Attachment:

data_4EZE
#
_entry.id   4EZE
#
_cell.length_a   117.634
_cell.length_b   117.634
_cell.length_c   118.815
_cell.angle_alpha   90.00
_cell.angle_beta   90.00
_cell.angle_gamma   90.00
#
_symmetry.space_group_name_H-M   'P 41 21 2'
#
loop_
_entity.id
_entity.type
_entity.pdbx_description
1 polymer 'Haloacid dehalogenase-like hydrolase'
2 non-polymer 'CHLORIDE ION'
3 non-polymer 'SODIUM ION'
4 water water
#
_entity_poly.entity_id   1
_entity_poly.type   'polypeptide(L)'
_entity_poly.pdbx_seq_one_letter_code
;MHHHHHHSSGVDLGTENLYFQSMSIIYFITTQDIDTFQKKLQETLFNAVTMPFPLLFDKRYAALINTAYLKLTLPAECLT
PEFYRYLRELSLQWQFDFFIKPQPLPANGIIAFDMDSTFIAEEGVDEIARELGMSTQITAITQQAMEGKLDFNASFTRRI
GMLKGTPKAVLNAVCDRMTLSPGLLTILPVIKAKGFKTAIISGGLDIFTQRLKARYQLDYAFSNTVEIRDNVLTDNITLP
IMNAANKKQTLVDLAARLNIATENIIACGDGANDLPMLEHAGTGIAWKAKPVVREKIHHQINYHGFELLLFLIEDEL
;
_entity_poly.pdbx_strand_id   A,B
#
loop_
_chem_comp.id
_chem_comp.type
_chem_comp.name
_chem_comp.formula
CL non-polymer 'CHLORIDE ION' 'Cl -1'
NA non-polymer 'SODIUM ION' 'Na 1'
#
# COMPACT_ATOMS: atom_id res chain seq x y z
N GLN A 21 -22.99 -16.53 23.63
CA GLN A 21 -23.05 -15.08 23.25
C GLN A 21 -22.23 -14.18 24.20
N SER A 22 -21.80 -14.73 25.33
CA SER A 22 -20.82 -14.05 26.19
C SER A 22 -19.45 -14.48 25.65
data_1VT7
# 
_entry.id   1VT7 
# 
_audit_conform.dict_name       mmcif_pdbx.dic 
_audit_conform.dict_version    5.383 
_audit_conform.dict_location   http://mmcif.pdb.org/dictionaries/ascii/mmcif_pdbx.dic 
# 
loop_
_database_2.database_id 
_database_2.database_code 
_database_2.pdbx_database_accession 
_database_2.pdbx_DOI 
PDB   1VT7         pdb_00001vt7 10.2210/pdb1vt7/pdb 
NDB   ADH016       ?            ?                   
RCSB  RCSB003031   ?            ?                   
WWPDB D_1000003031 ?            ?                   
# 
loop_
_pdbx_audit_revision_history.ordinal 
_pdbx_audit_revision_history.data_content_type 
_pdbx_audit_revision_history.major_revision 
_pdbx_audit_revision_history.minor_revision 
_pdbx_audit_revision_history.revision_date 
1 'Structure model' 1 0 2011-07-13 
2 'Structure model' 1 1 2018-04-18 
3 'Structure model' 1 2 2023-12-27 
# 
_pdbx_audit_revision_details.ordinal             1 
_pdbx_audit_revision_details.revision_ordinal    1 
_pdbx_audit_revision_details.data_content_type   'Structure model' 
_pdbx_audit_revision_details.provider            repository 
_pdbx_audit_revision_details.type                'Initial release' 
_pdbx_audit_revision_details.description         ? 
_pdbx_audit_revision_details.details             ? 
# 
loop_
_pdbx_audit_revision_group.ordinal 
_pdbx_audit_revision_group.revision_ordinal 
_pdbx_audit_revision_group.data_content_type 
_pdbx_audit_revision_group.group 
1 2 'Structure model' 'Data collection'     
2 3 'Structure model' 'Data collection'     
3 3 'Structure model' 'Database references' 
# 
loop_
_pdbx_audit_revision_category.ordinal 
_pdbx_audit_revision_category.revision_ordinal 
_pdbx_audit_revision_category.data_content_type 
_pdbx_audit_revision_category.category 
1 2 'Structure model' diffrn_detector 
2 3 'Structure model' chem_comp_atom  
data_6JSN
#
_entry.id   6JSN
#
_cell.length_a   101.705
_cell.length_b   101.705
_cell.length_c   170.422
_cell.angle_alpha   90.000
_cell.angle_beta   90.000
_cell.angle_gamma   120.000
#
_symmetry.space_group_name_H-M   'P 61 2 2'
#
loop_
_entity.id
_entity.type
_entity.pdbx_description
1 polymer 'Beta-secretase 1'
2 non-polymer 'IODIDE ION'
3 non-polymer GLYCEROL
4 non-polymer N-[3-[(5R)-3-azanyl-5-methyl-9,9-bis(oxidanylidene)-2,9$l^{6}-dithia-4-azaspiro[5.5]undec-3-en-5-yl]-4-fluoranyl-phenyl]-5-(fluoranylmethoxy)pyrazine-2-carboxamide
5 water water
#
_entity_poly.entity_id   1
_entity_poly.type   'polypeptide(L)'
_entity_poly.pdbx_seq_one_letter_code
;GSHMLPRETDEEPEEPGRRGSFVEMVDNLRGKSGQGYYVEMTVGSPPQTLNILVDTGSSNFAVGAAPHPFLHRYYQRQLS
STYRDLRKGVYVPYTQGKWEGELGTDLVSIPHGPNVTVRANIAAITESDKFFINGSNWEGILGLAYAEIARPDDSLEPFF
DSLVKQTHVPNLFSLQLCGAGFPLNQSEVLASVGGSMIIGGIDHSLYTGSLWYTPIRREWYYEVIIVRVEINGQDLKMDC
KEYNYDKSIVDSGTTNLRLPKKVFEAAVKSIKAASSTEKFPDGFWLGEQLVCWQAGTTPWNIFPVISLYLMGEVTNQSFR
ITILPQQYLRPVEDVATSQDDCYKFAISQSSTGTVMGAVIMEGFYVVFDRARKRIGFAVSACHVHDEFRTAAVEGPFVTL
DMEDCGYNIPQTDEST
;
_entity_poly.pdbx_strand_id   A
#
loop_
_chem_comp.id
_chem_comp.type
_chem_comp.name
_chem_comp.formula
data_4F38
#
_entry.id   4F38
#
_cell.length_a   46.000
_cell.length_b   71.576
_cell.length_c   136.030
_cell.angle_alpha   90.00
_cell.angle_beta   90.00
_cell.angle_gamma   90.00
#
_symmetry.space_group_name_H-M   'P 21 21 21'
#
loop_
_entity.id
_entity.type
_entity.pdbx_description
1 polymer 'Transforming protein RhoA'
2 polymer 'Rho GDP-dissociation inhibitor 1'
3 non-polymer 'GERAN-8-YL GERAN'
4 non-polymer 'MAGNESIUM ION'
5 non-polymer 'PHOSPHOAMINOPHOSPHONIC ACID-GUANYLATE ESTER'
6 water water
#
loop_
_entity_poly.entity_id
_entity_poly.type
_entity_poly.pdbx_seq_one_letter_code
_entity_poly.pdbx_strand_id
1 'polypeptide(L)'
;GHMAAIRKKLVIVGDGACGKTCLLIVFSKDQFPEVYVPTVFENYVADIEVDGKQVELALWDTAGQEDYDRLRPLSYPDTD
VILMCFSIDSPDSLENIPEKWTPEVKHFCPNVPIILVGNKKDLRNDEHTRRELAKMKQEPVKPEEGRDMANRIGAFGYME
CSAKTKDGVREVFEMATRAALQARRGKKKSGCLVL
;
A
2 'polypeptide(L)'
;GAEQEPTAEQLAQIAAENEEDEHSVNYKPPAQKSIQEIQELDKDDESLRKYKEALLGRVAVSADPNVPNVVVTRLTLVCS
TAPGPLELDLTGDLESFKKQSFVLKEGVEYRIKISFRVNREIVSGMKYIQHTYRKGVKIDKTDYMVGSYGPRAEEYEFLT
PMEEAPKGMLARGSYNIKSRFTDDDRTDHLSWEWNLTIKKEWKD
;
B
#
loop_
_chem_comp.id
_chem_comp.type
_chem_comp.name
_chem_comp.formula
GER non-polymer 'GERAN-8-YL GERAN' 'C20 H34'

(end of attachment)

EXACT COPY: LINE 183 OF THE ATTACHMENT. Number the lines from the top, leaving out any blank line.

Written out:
_chem_comp.id